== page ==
Bright, shiny objects: State fair, apology demand, pumpkin spice - Must Read Alaska
Connect with:
Sunday, September 19, 2021
HomeThe 907Bright, shiny objects: State fair, apology demand, pumpkin spice

Bright, shiny objects: State fair, apology demand, pumpkin spice

gif ad for must read alaska donations

Fair wear at the Alaska State Fair on Saturday.

For the win: This guy took the prize for fair wear at the Alaska State Fair in Palmer on Saturday.

APOLOGIZE! NOW DO IT AGAIN!

Although the Tanana Valley Fair was browbeat into apologizing to a pair of Native/black rappers for cutting their performance short due to inappropriate lyrics, the apology isn’t good enough. This is the kerfuffle that some just won’t let die.

Three Alaska Native organizations say they want to see a more sincere show of remorse or they won’t be able to support the fair in the future.

Fairbanks rappers Bishop Slice and Starbuks had their mics cut off and were kicked out of the fair by Fair Manager Joyce Whitehorn. That caused a social media meltdown for the fair, which continued until the board issued an apology. And then it continued some more.

“The members of your board stood behind this behavior and your manager, further fostering an atmosphere of poor management and leadership,” the Native organizations wrote in response to the apology. “The public statement that you issued was not only vague in nature, but it solidified your inability to take responsibility for the aforementioned actions.”

The letter was signed by the Tanana Chiefs Conference, Fairbanks Native Association and Denakkanaaga. The groups went on to declare that the fair condones systemic racism. That supports the allegations of Starbuks, who said to Whitehorn shortly after the incident began, “What I’m starting to personally think the way you approached this, the stage was just a little too dark for you.”

For those wanting to continue their support of the Tanana Fair, they’ll have their fall festival on Oct. 1. There will be no rappers and you can get your pumpkins.

BRING ON THE SPICE LATTES

Speaking of pumpkins and Starbucks with a “c”, three-day weekends are the best, but a reason to look forward to Tuesday is that Starbucks will roll out not only the PLS (pumpkin spice latte), which is our favorite caffeine-and-carb loading beverage, but there’s a new one:  Chile Mocha.

The CM has its official launch Tuesday, but if you know what to order you can get it today. The Chile Mocha has a sprinkle of cayenne, ancho chile, paprika, cinnamon, sea salt, and a little sugar. Sweet, spicy, a bit Mexican, this is definitely going to give the PSL a run for its money. And ours.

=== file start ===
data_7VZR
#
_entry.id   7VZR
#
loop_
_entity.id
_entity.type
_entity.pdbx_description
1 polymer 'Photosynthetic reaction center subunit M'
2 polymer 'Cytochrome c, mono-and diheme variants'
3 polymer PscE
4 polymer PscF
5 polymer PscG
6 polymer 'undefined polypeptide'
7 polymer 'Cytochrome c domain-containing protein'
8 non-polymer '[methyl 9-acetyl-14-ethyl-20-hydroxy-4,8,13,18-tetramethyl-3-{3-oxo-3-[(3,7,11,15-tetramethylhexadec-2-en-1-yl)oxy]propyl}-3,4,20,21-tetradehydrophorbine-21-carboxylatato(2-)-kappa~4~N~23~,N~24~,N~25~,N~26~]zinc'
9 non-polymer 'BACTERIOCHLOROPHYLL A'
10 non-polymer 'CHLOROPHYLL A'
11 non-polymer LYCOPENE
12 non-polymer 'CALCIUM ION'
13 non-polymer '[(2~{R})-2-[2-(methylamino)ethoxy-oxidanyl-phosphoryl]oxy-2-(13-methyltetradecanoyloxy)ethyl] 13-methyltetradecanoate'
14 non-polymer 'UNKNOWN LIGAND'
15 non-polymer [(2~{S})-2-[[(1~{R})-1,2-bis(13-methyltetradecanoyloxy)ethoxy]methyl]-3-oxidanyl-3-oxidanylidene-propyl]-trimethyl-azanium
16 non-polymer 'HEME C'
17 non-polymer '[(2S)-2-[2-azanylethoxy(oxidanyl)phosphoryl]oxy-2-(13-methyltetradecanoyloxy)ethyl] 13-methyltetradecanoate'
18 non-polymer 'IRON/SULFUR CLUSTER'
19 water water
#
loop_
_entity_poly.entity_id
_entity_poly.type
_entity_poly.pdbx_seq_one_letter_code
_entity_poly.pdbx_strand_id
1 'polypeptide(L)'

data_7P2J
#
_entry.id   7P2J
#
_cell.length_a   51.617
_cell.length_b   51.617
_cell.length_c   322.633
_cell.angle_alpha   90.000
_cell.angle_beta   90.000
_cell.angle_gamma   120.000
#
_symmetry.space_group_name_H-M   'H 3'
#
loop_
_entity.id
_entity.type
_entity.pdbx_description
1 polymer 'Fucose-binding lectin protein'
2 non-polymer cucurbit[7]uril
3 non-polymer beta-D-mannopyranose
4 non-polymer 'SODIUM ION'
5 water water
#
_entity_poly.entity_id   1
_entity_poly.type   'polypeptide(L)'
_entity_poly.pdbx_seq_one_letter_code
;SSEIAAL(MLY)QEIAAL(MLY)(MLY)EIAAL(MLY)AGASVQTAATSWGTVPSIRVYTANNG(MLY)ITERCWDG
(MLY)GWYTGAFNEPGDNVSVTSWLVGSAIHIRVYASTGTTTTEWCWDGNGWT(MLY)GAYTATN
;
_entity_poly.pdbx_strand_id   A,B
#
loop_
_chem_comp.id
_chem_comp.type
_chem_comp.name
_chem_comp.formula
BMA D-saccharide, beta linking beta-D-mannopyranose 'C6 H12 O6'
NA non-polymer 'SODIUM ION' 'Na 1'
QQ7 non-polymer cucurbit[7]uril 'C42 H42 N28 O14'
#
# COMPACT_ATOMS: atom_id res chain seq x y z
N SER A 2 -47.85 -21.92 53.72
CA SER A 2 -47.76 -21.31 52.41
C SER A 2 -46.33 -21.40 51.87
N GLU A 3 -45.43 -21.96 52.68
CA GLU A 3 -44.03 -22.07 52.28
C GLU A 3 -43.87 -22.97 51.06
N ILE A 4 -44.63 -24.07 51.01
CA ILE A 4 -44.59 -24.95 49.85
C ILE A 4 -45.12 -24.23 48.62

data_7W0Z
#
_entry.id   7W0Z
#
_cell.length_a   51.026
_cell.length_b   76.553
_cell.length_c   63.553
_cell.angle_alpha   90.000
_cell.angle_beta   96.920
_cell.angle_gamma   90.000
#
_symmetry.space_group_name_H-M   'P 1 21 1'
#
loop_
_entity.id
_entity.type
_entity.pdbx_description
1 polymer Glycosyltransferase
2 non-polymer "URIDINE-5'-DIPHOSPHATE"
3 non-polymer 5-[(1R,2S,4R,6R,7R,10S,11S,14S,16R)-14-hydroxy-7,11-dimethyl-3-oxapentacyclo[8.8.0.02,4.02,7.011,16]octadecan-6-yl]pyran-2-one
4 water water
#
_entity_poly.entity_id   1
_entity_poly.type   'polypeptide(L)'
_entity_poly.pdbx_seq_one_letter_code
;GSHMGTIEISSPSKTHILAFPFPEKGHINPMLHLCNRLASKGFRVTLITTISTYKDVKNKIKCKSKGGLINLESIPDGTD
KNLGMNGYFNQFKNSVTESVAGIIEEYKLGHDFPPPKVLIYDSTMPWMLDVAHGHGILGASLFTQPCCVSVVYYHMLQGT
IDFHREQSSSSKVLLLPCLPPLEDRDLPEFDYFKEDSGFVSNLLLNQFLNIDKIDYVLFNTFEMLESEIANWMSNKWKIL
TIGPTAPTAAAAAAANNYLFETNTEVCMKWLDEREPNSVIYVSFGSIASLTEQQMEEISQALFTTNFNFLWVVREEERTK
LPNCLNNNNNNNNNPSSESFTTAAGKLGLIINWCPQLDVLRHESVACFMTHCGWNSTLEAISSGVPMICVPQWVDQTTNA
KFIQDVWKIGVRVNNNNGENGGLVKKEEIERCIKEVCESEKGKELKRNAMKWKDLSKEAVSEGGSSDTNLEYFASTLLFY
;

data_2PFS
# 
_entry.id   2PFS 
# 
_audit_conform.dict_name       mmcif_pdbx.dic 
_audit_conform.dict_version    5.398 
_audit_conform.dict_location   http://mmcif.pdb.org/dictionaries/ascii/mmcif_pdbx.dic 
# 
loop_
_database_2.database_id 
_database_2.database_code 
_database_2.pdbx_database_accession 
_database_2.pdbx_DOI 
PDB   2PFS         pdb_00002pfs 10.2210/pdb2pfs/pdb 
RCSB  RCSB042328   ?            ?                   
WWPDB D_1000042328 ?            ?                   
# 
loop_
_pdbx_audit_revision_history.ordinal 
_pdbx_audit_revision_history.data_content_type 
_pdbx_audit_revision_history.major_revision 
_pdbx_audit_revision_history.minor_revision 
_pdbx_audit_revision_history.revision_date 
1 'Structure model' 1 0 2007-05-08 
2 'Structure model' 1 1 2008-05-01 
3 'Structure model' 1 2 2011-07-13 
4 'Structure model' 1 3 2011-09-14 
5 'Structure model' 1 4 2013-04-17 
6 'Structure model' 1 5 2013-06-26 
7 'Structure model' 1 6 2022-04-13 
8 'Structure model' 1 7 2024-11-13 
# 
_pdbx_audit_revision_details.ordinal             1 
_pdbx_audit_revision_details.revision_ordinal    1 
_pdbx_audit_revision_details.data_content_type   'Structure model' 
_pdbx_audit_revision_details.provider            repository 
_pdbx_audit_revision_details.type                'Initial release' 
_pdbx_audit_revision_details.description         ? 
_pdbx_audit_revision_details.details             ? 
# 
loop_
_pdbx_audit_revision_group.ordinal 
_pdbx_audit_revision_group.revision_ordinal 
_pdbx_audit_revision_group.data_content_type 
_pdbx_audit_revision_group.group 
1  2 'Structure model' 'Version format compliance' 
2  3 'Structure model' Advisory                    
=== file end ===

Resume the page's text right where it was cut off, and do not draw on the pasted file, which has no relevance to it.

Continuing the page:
NEWSLETTER WILL BE IN YOUR INBOX TUESDAY

Are you a subscriber to our Monday Must Read Alaska newsletter? We’re taking Labor Day off, so it will arrive Tuesday morning this week. Subscribe here.

More than 8,300 Alaskans subscribe already to the newsletter, which is a saucy take on Alaska politics and culture. We’ve published the e-newsletter since April, 2015, starting with 600 subscribers and growing by the month. Our 8500th subscriber will win a $25 Starbucks gift card, and we’re less than 200 to go to reach that milestone.

MUST READ BY THE NUMBERS

Launched May 15, the Must Read Alaska web site has also quickly grown. We just surpassed 175,000 views, and we’re barely out of the box we’re so new.

Here are a few other stats from Google analytics:

  • 57 percent of our identifying readers are male.
  • 50+ percent of our readers are between the ages of 18-45, says Google.
  • New visitors and return visitors are evenly split.
  • If you have news tips you want us to know about, do connect here: suzannedowning907 at gmail.
  • If you want to send us an anonymous tip, follow the up-to-date instructions at PC Magazine. We recommend Hushmail.

 

Donations Welcome

Share

Written by

Suzanne Downing had careers in business and journalism before serving as the Director of Faith and Community-based Initiatives for Florida Gov. Jeb Bush and returning to Alaska to serve as speechwriter for Gov. Sean Parnell. Born on the Oregon coast, she moved to Alaska in 1969.

No comments

Sorry, the comment form is closed at this time.

%d bloggers like this: